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Oromo Community Engagement in the Cedar-Riverside Neighborhood.

Blevins, Jennifer.

The Cedar-Riverside neighborhood in Minneapolis, located adjacent to the University of Minnesota on the West Bank of the Mississippi River, has served as a settlement for new immigrants for more than two centuries, starting with the influx of families from Eastern European countries during the 1800s. More recently, significant numbers of immigrants from Africa, and to a lesser degree Asia and Latin America, have chosen this neighborhood as their new home. One of the newer immigrant groups to arrive in the Cedar-Riverside neighborhood is the Oromo, the largest cultural group within the Horn of Africa, centered in Ethiopia. The Oromo have increased their presence in Cedar-Riverside during a time of growing dissent and disunity in the neighborhood regarding community development prospects. In response, the West Bank Community Development Corporation (CDC) has made it a priority to unite new immigrants and longer term residents in efforts to revitalize the neighborhood. Within this context, the West Bank CDC initiated the Oromo Community Engagement project in response to a sense of disconnection with their new Oromo neighbors and colleagues. The West Bank CDC intends to ensure the interests of the Oromo are not overlooked during planning for future community development projects. This article reports on the author's work as a graduate research assistant on the Oromo Community Engagement project, which involved helping the West Bank CDC gain a better understanding of the Oromo and identify how the organization could increase engagement with Oromo residents living and working in the neighborhood.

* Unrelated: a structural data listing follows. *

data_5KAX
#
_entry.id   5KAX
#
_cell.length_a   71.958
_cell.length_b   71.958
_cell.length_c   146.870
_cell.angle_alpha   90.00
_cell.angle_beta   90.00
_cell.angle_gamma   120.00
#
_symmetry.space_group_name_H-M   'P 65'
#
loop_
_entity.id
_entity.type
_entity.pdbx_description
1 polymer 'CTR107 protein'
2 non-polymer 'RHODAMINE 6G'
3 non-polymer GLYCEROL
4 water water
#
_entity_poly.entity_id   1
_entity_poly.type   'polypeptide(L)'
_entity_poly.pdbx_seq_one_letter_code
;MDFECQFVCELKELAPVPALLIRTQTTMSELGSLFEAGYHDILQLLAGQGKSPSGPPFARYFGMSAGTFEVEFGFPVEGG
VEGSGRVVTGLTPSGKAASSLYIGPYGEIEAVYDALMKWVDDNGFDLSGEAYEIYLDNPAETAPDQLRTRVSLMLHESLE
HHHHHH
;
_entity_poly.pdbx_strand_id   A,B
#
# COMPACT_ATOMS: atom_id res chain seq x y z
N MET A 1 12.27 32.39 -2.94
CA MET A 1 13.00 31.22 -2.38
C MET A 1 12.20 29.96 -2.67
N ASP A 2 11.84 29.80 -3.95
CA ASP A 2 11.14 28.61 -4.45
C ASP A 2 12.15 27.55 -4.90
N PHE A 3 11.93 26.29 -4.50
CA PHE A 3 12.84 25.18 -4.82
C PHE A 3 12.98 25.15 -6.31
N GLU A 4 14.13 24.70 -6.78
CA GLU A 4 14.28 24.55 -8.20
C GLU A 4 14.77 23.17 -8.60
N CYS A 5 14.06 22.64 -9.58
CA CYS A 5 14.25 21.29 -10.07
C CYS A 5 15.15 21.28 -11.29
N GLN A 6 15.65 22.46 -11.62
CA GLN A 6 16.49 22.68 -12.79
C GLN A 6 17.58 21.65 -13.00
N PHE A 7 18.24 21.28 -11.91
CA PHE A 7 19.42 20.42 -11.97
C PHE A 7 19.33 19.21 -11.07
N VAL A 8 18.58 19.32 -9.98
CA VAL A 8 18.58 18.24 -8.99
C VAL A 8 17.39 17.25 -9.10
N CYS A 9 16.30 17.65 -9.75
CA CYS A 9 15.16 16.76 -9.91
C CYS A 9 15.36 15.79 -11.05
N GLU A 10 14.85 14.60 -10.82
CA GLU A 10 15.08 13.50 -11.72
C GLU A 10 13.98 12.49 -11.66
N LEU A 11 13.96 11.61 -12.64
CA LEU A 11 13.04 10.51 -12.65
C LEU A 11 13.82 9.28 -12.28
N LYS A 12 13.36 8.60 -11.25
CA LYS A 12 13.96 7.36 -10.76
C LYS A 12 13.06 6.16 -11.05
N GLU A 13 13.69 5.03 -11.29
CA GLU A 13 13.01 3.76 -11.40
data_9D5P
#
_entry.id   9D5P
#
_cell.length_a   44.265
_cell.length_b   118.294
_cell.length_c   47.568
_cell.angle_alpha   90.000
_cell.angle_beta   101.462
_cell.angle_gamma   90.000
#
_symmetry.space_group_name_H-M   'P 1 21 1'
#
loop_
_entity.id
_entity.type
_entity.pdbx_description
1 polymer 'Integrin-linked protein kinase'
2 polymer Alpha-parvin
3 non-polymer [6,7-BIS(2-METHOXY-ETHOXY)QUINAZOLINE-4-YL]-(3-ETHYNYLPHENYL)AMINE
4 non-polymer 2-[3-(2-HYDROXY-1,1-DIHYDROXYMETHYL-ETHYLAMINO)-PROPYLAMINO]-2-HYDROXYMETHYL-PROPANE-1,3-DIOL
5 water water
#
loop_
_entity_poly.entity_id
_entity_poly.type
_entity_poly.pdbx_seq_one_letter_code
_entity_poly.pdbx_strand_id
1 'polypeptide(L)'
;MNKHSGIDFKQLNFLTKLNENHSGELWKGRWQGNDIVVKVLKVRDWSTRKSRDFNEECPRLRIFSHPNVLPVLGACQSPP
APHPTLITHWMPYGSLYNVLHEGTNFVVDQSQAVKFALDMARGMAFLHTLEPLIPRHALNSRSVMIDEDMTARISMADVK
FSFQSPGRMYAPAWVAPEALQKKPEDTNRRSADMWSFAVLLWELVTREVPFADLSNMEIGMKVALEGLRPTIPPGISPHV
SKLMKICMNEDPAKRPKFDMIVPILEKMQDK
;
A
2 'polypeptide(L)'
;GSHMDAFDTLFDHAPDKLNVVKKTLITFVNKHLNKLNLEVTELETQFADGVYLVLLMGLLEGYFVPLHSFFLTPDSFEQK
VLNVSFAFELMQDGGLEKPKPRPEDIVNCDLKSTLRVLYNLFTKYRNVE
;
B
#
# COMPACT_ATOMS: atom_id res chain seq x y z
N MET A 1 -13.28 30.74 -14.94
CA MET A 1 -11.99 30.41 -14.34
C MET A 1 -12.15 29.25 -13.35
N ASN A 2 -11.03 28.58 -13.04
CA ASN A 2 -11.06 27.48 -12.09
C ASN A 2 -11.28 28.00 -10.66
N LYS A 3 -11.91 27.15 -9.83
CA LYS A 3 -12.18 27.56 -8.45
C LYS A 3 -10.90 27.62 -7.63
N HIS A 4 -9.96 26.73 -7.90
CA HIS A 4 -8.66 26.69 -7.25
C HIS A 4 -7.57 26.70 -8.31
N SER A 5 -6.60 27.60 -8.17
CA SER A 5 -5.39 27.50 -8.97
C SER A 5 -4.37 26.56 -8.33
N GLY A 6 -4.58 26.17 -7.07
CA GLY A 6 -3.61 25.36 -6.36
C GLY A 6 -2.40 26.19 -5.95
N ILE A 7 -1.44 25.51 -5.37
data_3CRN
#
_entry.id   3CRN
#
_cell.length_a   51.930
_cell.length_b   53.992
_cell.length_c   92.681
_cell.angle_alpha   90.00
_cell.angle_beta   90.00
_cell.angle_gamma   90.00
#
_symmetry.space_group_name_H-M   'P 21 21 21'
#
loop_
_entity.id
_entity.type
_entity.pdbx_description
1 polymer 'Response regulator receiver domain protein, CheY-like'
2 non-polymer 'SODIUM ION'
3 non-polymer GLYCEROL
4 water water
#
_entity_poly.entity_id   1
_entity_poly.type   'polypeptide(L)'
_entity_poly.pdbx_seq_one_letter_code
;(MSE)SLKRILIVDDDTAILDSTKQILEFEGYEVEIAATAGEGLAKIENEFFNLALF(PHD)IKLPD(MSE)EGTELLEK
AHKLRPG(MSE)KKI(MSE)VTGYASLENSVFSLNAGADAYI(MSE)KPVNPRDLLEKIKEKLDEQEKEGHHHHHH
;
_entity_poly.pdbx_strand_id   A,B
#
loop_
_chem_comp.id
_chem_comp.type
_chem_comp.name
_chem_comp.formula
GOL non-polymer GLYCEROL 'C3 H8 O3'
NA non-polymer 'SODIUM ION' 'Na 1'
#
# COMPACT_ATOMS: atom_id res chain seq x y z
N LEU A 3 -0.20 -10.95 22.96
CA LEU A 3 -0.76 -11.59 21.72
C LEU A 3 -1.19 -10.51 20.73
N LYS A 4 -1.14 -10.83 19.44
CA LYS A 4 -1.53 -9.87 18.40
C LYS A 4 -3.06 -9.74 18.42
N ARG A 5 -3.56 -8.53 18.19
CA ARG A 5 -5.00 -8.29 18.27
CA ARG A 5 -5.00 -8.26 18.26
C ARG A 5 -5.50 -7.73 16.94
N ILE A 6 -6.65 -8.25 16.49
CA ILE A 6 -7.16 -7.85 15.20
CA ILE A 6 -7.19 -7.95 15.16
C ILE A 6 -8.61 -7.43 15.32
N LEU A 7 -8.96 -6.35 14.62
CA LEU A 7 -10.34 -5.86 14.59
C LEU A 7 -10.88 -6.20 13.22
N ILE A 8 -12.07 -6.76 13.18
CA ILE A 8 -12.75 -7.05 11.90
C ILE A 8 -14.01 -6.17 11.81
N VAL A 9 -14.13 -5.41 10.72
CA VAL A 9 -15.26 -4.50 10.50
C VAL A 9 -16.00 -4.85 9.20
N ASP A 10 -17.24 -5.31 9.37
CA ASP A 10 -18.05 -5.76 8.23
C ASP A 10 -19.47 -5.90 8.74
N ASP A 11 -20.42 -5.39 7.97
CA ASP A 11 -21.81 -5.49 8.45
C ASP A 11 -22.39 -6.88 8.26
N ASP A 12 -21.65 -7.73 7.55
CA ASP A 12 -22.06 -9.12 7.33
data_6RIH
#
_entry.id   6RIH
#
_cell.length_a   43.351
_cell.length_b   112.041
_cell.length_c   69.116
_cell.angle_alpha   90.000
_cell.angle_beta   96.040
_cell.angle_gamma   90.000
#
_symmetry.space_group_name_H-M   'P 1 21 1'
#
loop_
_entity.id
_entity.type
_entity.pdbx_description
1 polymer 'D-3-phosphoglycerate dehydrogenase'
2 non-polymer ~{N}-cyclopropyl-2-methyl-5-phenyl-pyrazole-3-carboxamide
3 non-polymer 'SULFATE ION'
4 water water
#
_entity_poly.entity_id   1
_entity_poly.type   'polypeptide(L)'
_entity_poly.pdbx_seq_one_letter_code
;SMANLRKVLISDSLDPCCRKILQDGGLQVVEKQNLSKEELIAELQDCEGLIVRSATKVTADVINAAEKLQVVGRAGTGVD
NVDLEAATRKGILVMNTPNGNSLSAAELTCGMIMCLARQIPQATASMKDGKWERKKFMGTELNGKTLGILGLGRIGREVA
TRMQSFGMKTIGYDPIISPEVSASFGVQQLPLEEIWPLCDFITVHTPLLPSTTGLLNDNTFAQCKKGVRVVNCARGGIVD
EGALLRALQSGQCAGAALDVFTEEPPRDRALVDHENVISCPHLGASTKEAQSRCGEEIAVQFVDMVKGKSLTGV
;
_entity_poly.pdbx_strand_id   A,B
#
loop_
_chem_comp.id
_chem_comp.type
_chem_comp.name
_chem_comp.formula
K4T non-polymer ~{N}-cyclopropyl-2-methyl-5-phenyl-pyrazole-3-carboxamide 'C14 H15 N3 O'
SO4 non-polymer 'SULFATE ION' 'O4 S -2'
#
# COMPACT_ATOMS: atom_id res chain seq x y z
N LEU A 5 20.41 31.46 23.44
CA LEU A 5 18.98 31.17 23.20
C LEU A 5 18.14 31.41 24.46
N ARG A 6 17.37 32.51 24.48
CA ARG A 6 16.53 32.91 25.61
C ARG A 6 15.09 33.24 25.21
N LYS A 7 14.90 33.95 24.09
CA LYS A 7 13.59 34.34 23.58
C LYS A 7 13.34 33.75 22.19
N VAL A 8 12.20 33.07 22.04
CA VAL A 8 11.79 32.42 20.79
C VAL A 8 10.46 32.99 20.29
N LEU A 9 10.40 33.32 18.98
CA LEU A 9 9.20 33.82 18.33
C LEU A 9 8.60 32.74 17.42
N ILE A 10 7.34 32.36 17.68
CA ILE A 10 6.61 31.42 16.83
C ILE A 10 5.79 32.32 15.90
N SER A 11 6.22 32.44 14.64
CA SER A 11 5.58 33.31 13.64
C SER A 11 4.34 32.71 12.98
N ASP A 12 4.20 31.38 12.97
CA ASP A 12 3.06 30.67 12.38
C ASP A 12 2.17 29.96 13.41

CURA Reporter
Publication date: 
Minneapolis: Center for Urban and Regional Affairs (CURA), University of Minnesota.
Sponsored by Neighborhood Planning for Community Revitalization, Center for Urban and Regional Affairs, University of Minnesota.
37 (4): 24-27
Online availability
Download from CURA: 
CURA call number: 
Reporter 37 (4)